The same family of four, again and again, always kind, always cautious, offering meals when he turned up.
He turned around the corner to see a group of men trying to break into the family restaurant and threw himself at them without hesitation.
Trapped in a dead end, the group of men kicked him until he fell limp.
The man’s dark rings stood out against the white hospital sheets, completely still except for the slow rise and fall of his chest. The phone of the patient beside him displayed the time, just half an hour ago.
From there, it only takes another quick look to find the hospital the missing man is in. It takes a little longer to backtrack to the men who attacked him. It’s tempting to track the men all the way to their homes, it wouldn’t even take that long, but just because I can do something doesn’t mean I should.
So all I do is create a quick note of the numbers and identifying features of the men. Just a little something to give the investigation team a head start.
Then I put the case aside and reach for the next one.
He looks up, eyes wide as he watches an iridescent butterfly alight on an equally vibrant flower. He makes no other movement. The sun shines down on the insect and the plant, marking them as ‘things out of his reach’.
He is content to watch from afar, but the butterfly has other plans. On delicate wings, it glides through the gaps in between the bars that lines the boundary of his small world, slipping out of the warm sun into his chilly shadow.
A younger him would have instinctively snatched the small being out of the air, likely shredding those flimsy wings in the process. Current him has centuries of imprisonment to learn to remain still.
So the butterfly flutters, uninterrupted as it explores his prison in lazy circles. It’s the most interesting thing he has seen for a long time, and for a few precious moments, he remembers that he lives, not just exists.
Then the butterfly flutters out, taking the colour and life out with it. He’s left with himself, in a quiet cage with only the cold as his companion.
Back in the sun, the butterfly skims the air down to the lake at the foot of the mountain. It presents its whole, undamaged wings to its master, a contrast to its predecessors, who had returned from their mission with torn wings, if they returned at all.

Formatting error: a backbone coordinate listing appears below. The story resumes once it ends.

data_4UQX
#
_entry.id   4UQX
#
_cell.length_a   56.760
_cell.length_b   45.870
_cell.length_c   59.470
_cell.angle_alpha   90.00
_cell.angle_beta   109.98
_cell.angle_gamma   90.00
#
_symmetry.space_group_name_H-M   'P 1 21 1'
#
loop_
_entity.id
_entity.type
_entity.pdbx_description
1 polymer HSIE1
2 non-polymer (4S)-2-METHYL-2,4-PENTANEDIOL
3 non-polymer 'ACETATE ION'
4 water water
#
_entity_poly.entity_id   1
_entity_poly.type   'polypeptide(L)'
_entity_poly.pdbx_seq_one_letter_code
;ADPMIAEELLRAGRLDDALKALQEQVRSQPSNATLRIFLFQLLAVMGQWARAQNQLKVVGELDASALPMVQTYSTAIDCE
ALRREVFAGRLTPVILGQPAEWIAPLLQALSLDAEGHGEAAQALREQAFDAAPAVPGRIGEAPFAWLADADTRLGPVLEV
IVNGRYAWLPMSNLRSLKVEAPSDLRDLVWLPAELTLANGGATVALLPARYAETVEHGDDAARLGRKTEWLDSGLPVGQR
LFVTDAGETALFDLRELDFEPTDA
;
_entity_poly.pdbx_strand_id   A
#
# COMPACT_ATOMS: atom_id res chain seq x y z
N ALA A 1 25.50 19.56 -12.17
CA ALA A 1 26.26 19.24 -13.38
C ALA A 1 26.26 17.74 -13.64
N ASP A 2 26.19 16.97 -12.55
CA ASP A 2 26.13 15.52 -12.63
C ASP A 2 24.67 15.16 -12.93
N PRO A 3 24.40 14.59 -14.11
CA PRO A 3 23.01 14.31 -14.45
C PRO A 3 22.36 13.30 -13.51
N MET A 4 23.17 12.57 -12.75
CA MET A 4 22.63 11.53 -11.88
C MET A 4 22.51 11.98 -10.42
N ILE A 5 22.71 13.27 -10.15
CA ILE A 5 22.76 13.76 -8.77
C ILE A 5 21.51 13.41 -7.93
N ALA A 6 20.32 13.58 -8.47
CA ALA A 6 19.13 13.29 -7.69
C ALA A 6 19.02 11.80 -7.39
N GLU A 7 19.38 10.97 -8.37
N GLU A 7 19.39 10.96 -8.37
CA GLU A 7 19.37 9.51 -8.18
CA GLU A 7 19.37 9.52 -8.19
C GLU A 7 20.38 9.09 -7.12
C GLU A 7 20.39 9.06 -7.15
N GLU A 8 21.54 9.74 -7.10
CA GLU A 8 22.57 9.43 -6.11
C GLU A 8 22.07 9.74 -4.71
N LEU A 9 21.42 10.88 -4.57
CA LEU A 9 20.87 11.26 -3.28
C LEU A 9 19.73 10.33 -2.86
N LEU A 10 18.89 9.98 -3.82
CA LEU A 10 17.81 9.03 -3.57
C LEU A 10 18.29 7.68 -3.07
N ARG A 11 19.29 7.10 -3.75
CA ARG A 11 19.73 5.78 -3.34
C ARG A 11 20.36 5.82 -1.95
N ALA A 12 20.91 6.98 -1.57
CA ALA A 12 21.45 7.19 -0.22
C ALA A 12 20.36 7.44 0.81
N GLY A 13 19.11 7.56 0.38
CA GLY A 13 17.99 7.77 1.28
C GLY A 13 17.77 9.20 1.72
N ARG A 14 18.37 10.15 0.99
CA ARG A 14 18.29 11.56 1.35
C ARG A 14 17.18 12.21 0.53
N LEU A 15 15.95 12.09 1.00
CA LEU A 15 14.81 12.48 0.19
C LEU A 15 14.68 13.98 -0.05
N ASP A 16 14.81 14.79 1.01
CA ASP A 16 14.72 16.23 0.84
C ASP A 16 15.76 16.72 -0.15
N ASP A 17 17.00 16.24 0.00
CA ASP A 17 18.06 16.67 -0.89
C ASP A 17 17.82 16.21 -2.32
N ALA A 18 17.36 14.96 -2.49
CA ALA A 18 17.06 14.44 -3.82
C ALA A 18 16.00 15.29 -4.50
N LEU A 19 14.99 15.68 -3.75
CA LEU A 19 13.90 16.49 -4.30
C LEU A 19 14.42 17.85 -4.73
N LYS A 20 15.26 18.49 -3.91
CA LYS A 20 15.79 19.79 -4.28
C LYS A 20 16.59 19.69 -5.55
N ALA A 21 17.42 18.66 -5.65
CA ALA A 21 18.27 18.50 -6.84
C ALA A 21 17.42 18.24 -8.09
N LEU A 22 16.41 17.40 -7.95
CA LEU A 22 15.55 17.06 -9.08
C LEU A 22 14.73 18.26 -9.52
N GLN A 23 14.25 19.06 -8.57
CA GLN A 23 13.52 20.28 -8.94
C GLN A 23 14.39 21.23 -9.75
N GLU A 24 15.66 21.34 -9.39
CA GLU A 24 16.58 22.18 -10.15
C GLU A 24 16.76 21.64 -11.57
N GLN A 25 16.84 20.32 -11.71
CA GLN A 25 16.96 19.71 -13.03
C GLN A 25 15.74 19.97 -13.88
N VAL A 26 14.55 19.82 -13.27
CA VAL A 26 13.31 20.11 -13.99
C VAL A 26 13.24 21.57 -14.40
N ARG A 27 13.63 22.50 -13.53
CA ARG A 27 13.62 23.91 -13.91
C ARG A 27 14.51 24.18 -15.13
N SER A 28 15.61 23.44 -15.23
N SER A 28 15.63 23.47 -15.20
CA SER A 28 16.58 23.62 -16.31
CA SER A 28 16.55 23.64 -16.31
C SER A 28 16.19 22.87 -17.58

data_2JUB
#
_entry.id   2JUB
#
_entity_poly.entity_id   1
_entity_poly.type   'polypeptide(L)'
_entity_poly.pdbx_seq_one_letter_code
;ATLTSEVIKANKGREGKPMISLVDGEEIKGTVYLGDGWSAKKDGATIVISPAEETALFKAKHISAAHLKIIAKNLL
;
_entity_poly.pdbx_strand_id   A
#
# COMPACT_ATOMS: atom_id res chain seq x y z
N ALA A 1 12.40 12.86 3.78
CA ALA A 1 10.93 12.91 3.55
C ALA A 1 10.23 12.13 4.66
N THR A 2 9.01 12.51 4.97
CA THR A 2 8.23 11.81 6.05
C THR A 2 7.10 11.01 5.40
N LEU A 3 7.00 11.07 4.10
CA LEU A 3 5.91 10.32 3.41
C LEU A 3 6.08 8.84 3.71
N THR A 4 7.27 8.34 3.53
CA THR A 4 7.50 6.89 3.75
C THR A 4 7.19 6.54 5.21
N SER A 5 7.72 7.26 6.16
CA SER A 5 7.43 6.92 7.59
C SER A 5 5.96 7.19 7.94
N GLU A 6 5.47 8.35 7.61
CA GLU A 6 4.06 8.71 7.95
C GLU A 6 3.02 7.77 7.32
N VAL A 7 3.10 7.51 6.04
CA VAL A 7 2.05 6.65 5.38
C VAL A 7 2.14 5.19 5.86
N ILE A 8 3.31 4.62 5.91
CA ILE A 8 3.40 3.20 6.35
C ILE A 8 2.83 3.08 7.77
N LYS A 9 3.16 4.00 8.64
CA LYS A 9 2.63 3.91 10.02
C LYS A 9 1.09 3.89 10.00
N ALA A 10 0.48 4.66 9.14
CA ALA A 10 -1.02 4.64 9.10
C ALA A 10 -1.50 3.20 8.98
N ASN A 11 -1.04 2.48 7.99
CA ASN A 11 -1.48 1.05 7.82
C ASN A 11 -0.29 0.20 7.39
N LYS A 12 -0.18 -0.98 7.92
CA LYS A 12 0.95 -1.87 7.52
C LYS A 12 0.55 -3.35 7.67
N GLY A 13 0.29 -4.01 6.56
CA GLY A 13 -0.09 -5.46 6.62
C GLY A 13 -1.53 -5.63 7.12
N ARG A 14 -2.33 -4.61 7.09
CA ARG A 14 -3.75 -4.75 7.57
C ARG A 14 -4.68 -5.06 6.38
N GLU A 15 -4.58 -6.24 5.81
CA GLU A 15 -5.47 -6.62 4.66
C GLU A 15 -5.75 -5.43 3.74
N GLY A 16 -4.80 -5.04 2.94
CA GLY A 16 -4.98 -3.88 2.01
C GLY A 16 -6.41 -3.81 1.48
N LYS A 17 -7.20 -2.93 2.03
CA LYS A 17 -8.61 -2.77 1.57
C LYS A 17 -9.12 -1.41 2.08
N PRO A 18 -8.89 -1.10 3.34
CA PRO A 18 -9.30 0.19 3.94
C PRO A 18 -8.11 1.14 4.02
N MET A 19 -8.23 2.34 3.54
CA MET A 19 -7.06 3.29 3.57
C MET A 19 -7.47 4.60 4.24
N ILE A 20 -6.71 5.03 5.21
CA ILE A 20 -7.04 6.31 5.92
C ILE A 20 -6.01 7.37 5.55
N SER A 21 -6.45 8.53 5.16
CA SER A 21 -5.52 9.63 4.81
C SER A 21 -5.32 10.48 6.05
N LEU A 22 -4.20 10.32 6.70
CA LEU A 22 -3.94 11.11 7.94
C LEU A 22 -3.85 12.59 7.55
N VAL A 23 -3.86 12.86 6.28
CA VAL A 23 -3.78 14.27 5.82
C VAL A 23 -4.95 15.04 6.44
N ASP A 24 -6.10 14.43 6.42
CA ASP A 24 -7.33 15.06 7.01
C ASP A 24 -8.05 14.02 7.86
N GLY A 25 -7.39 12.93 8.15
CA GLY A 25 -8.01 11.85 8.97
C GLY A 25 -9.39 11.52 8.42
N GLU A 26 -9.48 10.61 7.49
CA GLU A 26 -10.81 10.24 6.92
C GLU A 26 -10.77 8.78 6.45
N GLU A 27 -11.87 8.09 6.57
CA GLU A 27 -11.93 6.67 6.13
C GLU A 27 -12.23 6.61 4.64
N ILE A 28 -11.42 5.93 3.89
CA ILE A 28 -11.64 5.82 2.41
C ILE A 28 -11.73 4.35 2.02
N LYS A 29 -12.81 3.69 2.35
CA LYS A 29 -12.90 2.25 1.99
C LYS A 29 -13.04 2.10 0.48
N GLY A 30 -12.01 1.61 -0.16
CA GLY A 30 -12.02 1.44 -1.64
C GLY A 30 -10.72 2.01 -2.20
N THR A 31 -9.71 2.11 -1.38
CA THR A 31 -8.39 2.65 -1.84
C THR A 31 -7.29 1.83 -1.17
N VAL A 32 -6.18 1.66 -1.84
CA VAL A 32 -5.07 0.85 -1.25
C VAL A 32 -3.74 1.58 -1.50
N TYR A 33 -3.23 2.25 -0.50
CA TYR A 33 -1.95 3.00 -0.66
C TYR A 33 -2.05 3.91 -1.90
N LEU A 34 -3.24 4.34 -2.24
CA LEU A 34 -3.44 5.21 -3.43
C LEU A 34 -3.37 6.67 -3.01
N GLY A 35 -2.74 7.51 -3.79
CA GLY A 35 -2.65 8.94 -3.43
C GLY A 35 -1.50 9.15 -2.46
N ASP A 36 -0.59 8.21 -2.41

The master smiles in satisfaction.
“Looks like I’ll be able to free him after all.”
Takes place in the Defenders of the Wall verse.
A three-tier cake sat on a table in the middle of the wasteland.
Theo rubbed his eyes.
Nothing changed. It wasn’t his imagination.
“What’s that?” Thomas asked the question on their minds.
“Bait,” Vice Captain said.
Vice Captain raised an eyebrow at Thomas. “We’re outside the wall. What else can this bait be for?”
Theo cast his gaze around the monotonous landscape, its almost completely flat surface broken only by one mound of dirt that could almost be called a hill, if he was feeling generous. The cake had been left behind by another squad a week ago, but despite the monster tracks left in the dirt, there wasn’t a single bite in the creamy icing.
Undeterred, Vice Captain directed them to drag the cake up the hill and fan its sickly sweetness into the air. Having long learnt the lesson that no matter how strange, it was easier to indulge their vice captain’s whims than to argue with him, they obeyed.
Despite their best efforts, half a day passed and not a single monster took the bait. Which was strange, because they could see the monsters in the distance, yet instead of charging at them like they normally would, the monsters stayed away.
Vice Captain smiled in satisfaction.
“Next step, get rid of the cream on the cake,” Vice Captain said as he pulled out two disposable bags and a box of gloves.
Their confusion didn’t slow them down. They carried the cake back to flat ground for better access and got to work.
That was when they discovered that the cake was a lie.
Underneath all the cream was a box shaped like a cake. And inside the box, was…
Theo lurched back, an arm pressed over his face as he fought the urge to retch.
Raw meat sat in old blood, the heavy smell of decay coated his nose and slithered down the back of his throat, now that the cream no longer blocked it from their senses.